Semolina halva | vanilla ice cream | walnut & pistachio stuffed fig
Prior to arriving in Cuba I kept hearing that the food ranged from bland to bad. And that is exactly how I would describe some of the food we had while visiting, but the good news is there are some really good restaurants. Rather than focusing on the disappointing meals, I thought I’d highlight two of my favorite.
The day we spent walking through Old Havana we had lunch at Paladar Dona Eutimia. The tiny hole-in-a-wall restaurant with a front patio little bigger than a postage stamp actually had a bit of a wait so we put our names in and walked to El Patio Restaurante, (which I would recommend for drinks). After having a cocktail followed by complimentary shots of Cuban rum at El Patio, we were more than ready for our lunch. The good news is that the handsome host / manager took a liking to our table and ended up waiting on us. After he heard our American accents and jovial demeanor more rum seemed to materialize so while I’ll admit I had a good rum buzz going, I can assure you the food was as delicious as it was affordable. The majority of appetizers range in price from $2 – $4 and main plates range from $7 – $12.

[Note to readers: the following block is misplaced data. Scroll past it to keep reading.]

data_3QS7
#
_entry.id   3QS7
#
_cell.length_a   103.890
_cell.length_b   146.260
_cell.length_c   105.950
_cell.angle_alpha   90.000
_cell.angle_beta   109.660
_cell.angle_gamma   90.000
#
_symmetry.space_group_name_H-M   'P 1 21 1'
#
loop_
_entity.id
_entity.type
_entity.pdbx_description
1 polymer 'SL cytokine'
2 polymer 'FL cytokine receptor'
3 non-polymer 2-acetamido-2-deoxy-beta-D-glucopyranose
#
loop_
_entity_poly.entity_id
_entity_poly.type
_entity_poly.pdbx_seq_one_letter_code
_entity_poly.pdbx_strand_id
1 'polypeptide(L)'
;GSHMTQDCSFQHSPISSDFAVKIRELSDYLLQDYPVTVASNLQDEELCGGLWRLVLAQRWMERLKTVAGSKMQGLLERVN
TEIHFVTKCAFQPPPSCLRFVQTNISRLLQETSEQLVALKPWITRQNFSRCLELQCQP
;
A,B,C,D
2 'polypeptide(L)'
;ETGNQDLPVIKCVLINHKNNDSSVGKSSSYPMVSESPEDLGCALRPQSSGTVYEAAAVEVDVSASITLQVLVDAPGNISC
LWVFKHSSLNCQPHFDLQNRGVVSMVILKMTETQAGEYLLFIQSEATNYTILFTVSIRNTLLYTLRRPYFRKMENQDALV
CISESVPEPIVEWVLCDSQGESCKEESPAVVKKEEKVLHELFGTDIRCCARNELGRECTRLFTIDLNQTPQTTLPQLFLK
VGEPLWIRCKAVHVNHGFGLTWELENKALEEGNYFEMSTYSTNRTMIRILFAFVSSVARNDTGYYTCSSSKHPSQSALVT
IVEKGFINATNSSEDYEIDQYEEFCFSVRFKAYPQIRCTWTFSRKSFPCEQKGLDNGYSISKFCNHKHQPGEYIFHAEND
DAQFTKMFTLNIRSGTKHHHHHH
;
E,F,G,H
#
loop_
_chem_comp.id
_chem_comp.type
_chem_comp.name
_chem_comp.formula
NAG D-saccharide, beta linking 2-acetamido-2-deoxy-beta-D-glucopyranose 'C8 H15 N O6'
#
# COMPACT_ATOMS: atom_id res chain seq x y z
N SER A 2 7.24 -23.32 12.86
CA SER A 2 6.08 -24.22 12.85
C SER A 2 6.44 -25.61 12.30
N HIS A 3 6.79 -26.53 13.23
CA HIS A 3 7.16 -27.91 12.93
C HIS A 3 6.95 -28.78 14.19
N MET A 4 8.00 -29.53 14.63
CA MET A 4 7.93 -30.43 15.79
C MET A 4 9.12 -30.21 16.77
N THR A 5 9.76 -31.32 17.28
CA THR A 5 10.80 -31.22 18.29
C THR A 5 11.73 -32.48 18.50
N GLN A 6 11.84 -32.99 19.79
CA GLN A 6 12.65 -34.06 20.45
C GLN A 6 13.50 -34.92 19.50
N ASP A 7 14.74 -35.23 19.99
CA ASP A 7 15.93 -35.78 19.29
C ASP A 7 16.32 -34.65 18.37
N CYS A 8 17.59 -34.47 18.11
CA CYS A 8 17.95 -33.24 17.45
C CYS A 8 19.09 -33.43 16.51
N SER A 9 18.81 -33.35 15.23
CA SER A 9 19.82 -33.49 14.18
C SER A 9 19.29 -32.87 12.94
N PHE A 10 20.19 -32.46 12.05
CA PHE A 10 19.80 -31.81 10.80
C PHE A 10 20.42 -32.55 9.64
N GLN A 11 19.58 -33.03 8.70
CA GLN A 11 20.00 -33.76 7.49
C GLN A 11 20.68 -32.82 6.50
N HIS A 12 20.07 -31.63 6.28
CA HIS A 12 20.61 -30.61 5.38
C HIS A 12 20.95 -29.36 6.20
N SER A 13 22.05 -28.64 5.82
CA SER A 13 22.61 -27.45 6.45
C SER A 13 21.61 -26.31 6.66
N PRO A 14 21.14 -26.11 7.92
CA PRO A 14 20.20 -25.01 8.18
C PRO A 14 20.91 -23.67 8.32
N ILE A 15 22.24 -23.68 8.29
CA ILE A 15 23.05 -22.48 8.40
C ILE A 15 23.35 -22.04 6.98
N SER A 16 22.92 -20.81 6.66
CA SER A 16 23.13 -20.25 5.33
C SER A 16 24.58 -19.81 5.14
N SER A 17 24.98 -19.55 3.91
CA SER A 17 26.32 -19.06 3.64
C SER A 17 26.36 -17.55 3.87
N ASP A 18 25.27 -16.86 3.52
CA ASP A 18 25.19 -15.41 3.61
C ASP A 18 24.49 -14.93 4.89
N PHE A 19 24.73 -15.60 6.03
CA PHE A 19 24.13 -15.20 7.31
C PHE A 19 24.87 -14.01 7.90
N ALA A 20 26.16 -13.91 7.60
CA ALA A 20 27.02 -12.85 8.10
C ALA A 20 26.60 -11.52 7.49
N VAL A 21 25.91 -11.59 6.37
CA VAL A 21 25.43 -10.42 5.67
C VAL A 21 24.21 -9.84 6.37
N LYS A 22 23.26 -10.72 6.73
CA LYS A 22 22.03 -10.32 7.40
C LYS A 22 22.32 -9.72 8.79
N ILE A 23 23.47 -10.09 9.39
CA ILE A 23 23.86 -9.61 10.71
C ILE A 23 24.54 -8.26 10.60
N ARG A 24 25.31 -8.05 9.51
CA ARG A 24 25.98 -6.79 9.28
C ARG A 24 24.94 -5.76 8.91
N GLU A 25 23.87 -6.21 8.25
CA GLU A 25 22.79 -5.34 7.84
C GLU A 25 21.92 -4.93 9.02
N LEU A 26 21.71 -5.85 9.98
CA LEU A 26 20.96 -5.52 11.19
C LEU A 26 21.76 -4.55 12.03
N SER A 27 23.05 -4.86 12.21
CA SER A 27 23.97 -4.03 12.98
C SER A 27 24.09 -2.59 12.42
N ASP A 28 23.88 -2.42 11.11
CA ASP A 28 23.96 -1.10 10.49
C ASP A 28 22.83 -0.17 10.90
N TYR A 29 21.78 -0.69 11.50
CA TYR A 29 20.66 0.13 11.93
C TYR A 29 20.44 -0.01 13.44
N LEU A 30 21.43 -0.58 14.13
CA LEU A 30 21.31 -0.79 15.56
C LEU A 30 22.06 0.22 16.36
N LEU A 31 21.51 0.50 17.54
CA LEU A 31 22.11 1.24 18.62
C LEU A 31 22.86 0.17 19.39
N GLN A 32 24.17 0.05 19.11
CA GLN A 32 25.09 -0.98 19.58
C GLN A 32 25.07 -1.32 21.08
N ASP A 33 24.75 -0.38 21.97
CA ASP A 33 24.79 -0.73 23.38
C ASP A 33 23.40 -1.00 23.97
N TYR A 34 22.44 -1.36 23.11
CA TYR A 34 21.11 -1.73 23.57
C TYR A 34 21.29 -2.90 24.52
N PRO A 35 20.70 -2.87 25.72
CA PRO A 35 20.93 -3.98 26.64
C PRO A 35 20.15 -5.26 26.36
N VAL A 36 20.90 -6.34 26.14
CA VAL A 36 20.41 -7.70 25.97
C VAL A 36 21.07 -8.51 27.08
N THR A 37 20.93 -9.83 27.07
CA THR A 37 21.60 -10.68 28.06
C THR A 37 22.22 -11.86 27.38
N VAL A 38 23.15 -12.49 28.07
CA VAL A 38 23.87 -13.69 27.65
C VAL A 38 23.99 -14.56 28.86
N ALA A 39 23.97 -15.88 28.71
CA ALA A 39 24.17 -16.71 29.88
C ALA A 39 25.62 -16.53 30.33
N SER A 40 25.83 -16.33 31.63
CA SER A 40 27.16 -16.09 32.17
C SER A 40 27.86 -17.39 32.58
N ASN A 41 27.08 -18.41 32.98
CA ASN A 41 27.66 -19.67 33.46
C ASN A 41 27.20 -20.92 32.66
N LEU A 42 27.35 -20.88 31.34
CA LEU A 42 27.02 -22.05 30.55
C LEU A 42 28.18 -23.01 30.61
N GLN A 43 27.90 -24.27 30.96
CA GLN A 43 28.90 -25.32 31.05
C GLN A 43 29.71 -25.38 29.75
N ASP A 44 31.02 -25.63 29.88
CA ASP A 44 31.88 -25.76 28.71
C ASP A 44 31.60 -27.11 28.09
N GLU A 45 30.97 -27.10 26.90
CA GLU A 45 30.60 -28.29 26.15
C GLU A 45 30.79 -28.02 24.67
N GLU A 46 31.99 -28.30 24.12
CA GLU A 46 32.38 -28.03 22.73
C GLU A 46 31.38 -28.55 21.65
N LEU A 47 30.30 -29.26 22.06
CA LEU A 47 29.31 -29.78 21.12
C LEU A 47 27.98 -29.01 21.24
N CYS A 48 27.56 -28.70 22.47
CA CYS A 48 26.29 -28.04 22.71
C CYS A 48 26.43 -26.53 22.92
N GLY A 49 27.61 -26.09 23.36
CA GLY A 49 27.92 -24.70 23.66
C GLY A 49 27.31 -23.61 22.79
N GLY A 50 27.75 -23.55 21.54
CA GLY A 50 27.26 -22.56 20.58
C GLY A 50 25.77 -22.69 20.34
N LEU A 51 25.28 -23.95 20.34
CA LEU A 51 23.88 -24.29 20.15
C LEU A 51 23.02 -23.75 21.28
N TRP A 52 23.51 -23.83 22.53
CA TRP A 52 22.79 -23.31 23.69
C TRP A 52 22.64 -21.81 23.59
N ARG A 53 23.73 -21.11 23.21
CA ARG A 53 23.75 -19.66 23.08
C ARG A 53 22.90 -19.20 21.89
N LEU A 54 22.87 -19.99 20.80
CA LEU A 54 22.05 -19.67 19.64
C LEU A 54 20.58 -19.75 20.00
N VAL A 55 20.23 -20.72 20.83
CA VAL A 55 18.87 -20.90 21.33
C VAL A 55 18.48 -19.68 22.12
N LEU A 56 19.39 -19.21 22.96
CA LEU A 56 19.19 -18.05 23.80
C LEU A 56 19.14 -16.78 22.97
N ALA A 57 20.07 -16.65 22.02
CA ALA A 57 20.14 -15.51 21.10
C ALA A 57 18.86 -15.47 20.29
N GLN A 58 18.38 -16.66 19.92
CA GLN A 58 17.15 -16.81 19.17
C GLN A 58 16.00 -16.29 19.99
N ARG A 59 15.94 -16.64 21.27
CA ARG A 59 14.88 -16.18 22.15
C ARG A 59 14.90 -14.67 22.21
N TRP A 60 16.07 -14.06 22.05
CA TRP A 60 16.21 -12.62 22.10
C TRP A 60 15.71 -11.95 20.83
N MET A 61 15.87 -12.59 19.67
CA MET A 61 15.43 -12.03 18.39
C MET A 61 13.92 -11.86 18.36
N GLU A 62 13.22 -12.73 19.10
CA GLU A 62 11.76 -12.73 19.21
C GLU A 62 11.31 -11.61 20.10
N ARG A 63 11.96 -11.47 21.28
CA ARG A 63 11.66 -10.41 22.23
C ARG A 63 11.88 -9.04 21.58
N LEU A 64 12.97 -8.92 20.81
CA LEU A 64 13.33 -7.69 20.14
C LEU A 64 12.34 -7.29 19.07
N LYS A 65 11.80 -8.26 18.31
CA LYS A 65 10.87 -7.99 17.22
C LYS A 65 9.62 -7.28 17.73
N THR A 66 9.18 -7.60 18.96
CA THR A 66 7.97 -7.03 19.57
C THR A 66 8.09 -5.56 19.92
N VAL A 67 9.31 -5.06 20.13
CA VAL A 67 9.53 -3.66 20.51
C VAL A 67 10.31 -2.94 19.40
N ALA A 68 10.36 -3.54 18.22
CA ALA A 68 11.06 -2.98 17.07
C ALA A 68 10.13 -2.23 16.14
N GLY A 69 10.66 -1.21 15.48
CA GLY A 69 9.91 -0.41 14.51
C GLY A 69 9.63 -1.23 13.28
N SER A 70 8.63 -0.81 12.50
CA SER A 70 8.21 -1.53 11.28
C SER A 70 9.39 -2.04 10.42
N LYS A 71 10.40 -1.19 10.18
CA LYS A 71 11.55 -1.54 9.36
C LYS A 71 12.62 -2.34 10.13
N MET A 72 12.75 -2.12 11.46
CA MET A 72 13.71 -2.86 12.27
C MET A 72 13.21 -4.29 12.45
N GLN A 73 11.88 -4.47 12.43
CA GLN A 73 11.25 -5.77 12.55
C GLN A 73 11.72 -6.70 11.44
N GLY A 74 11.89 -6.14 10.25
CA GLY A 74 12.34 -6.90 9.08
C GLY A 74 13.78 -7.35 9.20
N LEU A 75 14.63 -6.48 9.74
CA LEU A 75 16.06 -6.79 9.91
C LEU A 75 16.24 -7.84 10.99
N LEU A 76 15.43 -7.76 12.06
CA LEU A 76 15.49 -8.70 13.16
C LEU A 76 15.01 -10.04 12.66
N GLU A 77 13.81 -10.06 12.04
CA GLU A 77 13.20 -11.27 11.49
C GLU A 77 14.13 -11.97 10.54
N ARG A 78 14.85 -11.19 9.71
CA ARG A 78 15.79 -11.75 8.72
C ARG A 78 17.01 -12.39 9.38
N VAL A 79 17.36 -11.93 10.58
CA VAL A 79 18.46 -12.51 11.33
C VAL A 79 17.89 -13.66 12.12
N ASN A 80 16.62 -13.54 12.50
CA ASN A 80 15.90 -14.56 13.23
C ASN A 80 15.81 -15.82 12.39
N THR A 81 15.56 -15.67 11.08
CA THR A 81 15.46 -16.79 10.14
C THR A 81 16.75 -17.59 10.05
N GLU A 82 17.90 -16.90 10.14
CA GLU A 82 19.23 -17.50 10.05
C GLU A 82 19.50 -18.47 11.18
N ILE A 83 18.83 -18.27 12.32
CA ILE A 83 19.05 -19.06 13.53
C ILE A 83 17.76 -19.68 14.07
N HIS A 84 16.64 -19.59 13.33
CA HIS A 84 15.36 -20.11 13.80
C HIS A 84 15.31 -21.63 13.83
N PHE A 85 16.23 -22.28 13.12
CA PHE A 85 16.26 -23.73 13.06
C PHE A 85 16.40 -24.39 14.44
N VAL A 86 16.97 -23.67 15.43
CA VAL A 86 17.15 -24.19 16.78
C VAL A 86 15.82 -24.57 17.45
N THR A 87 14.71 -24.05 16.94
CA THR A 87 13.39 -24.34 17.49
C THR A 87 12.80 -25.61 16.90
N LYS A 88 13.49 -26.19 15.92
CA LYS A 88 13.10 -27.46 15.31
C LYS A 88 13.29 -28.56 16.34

Unfortunately my ‘rum buzz’ meant that I was too stimulated to remember to take photographs of our meal. Although as you can see at the start (before all that rum) I remembered to take a picture of the menu (see above). The food was fairly simple – think of it as ‘home style Cuban’ – but it was really delicious. I ended up ordering the Suprema de Pollo Grille (grilled chicken breast) for $7.00. All meals came with large bowls of rice, beans and fried plantains. Needless to say we all left very satisfied.
By contrast the dinner I would like to share was much more chic. El Cocinero is located in the Vedado neighborhood in a space that was formerly a vegetable oil factory. They have a beautiful outdoor dining room patio on the second floor as well as a small indoor dining room (see photo) that has an urban vibe. If you climb to the top of the building’s roof deck, you can get food (although it is not the full dining room menu) and drinks under the night sky in Havana. The night we were there the roof deck was full of foreigners and well-heeled Cubans sipping cocktails, enjoying their food and listening to a great DJ. I didn’t take notes on the price of the plates we ordered but dinner which included starters, main dishes, dessert and (lots of) cocktails came out to $30 per person.
Blog posts from this series:
Post 1: An American in Havana
Post 2: An American in Havana: The Cuban people
Post 3: An American in Havana: The architecture
Post 4: An American in Havana: Old Havana
Post 5: An American in Havana: The food
Post 6: An American in Havana: The cars
Last week Eater Boston shared the details on 25 restaurants that are planning to open this fall in Greater Boston in their post, The Boston Restaurant Opening Guide, Fall 2015.